Tuesday DeMairt — Visual Design Lead

Have you faced any obstacles as a woman in getting to where you are now?

“I never felt oppressed growing up, even though I didn’t necessarily have female role models. Growing up in Asia, it’s not common to have ‘men should be the boss’. A lot of my bosses were female, even as an architect. I wasn’t really aware of the gender disparity. I think I was quite lucky to be surrounded with broad-minded, strong men and women in my life”

How did you get to where you are now?

“I was always a woman who wanted to work. When the recession came in Ireland it was a really big blow and I didn’t really know what to do. There was no demand for architects and that’s all I know at that time. I have to reinvent myself so I’ve decided to further my studies, switched and start my career in tech. I have to start from scratch and put away what I knew before. I was humbled by the experience, it was a huge awakening for me, I’ve interned and freelance to expand my portfolio until I got a full-time as a UI Designer. Even after what happened, there’s a new future for me. In 2015, I started again when I moved to London, I worked harder, made connections and persevered and accepted a job in Avanade”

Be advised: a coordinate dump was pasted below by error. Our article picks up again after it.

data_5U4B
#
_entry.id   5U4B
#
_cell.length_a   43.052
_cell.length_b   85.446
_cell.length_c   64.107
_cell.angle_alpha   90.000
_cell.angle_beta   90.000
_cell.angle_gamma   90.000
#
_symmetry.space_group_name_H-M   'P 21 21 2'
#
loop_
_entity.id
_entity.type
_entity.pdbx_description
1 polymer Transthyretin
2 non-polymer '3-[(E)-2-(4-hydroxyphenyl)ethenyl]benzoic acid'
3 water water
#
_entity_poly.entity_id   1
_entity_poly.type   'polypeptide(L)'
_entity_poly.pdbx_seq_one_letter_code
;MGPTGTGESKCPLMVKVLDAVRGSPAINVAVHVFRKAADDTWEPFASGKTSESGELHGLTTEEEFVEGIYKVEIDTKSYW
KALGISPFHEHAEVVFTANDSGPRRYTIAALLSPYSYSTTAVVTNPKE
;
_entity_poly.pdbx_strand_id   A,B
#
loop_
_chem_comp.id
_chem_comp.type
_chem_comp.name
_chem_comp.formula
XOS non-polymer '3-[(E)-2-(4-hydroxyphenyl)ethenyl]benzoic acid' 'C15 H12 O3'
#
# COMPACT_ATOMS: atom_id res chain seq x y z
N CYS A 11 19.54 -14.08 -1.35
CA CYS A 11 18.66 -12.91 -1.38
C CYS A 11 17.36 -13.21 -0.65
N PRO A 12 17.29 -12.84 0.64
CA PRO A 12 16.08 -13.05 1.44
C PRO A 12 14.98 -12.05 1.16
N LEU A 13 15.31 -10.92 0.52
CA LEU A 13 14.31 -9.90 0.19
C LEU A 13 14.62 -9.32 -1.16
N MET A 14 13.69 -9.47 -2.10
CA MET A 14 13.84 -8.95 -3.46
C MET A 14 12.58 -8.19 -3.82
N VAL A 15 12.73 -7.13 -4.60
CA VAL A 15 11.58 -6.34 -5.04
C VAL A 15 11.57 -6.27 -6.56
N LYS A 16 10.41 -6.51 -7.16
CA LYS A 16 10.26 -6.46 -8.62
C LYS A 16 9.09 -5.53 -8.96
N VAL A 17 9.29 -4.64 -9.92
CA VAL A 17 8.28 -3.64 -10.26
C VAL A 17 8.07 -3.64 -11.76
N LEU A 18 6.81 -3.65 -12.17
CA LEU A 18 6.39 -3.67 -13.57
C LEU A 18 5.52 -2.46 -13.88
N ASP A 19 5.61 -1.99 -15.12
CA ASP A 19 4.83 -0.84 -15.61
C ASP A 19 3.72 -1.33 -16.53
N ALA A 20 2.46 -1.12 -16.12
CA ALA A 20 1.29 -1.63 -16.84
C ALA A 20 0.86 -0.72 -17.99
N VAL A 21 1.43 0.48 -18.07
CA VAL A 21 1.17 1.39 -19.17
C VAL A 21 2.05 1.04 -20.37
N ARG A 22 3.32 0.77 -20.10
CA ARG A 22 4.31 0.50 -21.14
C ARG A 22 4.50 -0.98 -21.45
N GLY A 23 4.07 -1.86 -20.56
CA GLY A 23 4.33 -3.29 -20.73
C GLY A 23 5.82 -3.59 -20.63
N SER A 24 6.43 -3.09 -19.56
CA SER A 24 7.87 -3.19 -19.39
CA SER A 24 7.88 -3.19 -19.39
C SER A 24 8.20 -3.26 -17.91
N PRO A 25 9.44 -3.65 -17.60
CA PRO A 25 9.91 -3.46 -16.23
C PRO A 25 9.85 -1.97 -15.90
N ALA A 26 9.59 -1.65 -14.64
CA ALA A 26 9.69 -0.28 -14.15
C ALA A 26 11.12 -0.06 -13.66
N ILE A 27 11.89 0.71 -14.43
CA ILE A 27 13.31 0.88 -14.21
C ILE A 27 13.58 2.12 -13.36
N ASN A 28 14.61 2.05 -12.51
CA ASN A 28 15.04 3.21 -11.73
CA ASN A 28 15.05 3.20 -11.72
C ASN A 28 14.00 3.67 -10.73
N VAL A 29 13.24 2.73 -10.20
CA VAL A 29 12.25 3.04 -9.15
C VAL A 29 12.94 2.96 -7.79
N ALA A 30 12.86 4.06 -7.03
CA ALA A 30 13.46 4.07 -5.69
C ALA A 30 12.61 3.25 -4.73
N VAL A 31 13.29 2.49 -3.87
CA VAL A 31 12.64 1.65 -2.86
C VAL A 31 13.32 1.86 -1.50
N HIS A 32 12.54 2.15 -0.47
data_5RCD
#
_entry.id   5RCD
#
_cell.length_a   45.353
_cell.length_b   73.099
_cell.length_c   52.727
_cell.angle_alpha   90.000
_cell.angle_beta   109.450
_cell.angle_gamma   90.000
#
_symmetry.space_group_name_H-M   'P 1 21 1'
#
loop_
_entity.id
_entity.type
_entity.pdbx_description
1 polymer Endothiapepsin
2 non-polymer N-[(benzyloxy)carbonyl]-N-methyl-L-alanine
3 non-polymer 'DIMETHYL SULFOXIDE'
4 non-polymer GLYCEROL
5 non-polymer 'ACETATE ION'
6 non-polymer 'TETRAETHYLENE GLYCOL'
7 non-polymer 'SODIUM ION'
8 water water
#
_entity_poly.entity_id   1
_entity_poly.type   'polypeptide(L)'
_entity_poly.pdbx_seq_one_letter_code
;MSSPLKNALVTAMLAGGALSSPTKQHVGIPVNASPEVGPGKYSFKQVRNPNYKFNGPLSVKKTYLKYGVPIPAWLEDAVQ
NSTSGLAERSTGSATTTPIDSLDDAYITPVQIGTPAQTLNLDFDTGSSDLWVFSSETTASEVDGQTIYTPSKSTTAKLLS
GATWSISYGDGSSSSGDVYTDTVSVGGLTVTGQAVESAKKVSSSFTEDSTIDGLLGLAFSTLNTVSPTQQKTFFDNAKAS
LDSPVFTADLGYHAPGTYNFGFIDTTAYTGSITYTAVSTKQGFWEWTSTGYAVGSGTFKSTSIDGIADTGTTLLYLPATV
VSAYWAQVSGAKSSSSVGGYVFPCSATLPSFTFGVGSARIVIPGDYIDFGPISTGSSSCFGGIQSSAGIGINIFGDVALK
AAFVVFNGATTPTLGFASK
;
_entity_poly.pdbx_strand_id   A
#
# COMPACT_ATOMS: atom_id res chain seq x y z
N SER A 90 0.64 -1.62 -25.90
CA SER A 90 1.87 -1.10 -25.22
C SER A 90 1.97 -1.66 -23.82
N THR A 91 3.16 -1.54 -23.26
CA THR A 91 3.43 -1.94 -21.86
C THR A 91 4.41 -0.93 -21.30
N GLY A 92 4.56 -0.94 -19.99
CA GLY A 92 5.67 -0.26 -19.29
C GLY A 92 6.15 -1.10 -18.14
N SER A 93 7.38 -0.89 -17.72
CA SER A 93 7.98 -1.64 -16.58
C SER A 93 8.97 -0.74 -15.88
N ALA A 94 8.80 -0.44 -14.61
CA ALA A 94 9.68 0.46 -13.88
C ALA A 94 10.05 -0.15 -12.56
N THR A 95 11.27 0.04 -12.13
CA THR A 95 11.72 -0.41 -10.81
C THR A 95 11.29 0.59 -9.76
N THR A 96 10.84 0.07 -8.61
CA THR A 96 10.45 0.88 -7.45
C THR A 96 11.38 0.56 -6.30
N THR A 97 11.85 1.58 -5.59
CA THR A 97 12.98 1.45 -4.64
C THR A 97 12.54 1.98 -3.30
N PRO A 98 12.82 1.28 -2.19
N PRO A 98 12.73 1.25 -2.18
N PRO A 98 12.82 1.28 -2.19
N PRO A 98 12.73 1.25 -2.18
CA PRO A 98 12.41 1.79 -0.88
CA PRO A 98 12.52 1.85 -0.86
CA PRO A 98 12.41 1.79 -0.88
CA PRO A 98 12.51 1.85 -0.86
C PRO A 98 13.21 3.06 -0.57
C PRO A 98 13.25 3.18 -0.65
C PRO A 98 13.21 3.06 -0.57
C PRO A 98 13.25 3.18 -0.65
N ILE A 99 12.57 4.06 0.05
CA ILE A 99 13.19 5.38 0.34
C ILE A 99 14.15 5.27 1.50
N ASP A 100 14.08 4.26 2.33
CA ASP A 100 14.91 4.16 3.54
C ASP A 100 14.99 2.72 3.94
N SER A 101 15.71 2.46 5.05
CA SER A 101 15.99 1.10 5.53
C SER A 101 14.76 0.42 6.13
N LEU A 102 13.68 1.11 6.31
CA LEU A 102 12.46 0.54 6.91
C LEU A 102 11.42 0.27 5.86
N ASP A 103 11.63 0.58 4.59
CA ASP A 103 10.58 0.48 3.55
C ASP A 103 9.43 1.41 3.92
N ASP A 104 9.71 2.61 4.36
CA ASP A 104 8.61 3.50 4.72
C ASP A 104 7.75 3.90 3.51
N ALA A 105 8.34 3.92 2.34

Where do you think you got that perseverance and motivation from?

“I think it’s about doing what I love every day. It sounds cliche but that’s really how I feel. Also, I think, it has something to do about understanding myself better. With everything I’ve done, I’ve realised that it’s my curiosity in others led me to grow into who I am today. I am a lifelong learner and I am always seeking inspiration. I always find something interesting in people.”

What’s your advice to girls growing up?

“Live with total integrity. Be transparent, honest, and authentic. Be yourself. Do not let any label — mother, daughter, sister, wife, or girlfriend — limit or define you. Above all else, you are in charge of your body and your sexuality. Use them wisely as you see fit. Invest in your mind and learn what you can.”

Emma Holliday — Experience Technologist

How did you make the decision to go into Computer Science?

“What I realised and what was getting me down about Physics was that, until you’ve done loads of Physics, you’re just doing what other people have done before. That’s a lot of what you do for quite a long time, the same experiments, the same research etc.. Computer Science felt a bit more like you could apply it, and you can do stuff with it. As a person I get a lot back from creating something which was something I didn’t see happening in Physics. I thought it would be much more fulfilling to be designing, creating and building things.”